• Littoral countries have competitive capacities for the exploitation of these resources thanks to their extensive coasts and Exclusive Economic Zones (EEZs).
  • In turn, the Indo-Pacific area is home to some of the largest economies in the world, such as those of China, Japan, Australia, the United States, and India.

What does India think about the Indo-Pacific?

  • Work together for a security architecture: Many of India's close allies, including the US, Australia, Japan, and Indonesia, want India to be present in the South and East China Seas, primarily to challenge China.

  • India, however, wants to work together to create a structure for regional security and peace. A shared rules-based system for the area must be developed by the nations through conversation in order for everyone to enjoy prosperity and security.
  • Africa to America The Indo-Pacific: India views the Indo-Pacific as an area that is free, open, and welcoming. It encompasses every country in the region as well as everyone else with an interest in it. India considers the region from the coasts of Africa to the coasts of America for calculating its geographic size.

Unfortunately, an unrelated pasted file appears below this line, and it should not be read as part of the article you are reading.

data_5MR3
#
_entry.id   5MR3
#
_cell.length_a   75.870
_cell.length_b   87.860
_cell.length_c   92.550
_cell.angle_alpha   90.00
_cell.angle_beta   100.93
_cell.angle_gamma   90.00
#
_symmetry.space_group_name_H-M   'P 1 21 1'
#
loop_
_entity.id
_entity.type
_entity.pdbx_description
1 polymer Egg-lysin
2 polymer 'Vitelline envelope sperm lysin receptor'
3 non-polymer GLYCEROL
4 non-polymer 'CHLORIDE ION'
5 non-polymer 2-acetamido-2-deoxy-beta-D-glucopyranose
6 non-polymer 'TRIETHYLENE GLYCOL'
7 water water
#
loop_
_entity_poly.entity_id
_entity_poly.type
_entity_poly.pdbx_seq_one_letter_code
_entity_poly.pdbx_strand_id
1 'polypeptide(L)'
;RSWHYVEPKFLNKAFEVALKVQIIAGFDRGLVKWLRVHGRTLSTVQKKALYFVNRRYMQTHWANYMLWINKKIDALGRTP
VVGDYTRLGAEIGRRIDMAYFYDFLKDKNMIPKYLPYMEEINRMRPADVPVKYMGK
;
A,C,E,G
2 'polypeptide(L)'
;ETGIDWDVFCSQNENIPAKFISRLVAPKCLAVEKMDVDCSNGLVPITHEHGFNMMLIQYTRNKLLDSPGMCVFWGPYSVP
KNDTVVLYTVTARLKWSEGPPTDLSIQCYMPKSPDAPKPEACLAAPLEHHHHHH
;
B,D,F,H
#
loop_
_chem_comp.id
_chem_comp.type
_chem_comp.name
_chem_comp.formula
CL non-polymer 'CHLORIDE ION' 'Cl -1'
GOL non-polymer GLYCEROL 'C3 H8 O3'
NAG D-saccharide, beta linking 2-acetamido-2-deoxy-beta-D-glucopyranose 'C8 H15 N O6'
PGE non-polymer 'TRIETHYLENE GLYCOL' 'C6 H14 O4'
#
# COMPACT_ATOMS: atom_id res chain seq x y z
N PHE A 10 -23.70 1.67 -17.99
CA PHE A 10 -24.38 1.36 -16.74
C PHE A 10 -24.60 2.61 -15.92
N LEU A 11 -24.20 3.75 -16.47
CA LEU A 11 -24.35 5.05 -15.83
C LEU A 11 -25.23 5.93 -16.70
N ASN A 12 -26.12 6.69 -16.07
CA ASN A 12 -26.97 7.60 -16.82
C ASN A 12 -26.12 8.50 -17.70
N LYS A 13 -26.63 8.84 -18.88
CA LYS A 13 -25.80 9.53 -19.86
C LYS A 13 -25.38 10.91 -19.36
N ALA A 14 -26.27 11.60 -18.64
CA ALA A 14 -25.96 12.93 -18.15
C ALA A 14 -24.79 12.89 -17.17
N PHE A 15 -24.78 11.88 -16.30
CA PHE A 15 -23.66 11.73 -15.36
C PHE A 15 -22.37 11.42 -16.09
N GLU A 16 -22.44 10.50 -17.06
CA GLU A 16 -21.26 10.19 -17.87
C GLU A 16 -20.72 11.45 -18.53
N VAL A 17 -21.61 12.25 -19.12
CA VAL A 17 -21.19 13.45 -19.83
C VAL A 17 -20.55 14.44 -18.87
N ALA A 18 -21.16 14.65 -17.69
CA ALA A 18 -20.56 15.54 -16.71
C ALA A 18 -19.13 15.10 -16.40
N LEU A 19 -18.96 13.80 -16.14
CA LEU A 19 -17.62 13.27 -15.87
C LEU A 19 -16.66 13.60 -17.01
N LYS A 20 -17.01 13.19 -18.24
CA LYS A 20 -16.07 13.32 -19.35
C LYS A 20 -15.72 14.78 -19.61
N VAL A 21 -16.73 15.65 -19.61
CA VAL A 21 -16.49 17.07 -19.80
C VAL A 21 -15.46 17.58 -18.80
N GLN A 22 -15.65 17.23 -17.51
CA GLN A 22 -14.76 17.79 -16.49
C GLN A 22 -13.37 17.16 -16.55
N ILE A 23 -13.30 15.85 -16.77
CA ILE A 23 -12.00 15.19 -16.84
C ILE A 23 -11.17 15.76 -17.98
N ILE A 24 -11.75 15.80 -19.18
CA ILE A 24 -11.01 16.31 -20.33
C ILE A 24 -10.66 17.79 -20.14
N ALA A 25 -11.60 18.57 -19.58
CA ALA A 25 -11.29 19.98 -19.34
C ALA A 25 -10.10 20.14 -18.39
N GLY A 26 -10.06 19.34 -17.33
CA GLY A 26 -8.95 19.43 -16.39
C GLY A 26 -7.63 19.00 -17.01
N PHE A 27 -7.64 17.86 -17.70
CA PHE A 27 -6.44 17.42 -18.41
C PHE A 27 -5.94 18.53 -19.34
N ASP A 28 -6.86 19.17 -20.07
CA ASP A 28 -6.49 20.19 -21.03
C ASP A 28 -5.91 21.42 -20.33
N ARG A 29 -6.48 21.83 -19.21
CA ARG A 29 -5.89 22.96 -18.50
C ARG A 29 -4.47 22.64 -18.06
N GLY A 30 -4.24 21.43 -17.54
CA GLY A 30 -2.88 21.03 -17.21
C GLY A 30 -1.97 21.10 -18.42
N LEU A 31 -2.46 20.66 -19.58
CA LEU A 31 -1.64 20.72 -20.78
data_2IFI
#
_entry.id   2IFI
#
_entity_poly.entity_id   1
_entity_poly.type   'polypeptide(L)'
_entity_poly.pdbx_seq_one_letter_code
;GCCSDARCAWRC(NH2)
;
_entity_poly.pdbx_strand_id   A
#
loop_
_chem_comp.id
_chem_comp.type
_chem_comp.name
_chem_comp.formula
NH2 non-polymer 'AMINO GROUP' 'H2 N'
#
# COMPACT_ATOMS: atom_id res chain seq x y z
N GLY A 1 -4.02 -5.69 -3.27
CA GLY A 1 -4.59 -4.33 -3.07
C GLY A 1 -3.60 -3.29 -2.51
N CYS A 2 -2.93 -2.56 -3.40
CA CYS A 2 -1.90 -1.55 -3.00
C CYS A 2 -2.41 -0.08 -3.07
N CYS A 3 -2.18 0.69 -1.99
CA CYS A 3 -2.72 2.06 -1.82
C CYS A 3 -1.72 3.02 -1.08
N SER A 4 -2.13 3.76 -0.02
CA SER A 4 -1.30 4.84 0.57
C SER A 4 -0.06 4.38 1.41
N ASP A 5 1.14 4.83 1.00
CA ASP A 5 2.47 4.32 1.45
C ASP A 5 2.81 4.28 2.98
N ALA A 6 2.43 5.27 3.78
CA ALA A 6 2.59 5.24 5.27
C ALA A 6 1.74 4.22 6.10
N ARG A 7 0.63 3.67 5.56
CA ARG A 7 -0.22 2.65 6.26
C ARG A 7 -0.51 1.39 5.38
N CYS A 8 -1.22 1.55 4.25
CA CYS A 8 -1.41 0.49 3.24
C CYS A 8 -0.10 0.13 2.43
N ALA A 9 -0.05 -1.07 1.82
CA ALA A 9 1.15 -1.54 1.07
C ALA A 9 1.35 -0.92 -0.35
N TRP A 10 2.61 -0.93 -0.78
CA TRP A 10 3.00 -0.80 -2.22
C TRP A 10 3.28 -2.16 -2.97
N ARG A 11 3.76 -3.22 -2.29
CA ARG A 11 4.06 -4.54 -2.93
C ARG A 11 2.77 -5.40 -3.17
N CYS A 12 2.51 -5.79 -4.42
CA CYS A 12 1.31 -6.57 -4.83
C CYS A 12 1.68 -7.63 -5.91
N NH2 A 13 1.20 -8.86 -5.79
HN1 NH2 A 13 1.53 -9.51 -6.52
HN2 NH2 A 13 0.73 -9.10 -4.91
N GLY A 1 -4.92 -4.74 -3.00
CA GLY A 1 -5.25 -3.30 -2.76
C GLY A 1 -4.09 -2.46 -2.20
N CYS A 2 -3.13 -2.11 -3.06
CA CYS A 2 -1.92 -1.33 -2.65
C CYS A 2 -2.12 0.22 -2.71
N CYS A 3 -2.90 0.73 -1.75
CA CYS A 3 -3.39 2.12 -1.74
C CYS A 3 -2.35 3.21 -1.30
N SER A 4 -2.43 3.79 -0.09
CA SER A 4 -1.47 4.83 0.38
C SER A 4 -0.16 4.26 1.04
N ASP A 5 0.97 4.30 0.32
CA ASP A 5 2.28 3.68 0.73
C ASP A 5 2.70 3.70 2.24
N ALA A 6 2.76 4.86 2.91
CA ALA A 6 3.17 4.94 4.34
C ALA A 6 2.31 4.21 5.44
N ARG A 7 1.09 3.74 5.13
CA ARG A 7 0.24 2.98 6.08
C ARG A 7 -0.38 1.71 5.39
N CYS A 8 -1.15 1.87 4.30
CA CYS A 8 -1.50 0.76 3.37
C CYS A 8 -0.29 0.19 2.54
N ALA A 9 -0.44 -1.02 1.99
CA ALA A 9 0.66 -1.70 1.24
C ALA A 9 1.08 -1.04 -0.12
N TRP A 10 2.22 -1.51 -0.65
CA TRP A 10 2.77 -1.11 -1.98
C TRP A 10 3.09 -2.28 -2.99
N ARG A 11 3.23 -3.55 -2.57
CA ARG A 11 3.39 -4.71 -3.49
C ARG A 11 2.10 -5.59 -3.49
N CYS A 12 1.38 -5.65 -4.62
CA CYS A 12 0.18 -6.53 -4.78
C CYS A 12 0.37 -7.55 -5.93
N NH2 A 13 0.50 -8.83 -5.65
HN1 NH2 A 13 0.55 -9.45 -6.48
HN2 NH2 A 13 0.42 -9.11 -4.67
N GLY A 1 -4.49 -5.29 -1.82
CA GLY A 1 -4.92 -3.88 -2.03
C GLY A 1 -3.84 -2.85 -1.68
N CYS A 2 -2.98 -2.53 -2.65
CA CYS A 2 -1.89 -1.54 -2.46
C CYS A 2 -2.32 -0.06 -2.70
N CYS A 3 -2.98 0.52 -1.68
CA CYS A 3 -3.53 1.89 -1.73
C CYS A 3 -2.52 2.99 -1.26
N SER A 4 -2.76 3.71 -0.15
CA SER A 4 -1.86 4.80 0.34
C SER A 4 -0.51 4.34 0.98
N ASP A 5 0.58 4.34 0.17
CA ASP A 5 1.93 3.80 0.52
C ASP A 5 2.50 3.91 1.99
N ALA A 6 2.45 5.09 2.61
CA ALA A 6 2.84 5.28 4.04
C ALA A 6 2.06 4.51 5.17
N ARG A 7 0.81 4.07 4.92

• Equal Participation in Trade and Investment: India supports an open, balanced, rule-based, and stable trading environment in the Indo-Pacific, which raises all countries on the wave of trade and investment. The nation anticipates the same thing from the Regional Comprehensive Economic Partnership (RCEP).
  • Unified ASEAN: Unlike China, India wants an ASEAN that is united, not fragmented. China attempts to use the "divide and rule" conquest approach by pitting some ASEAN members against one another.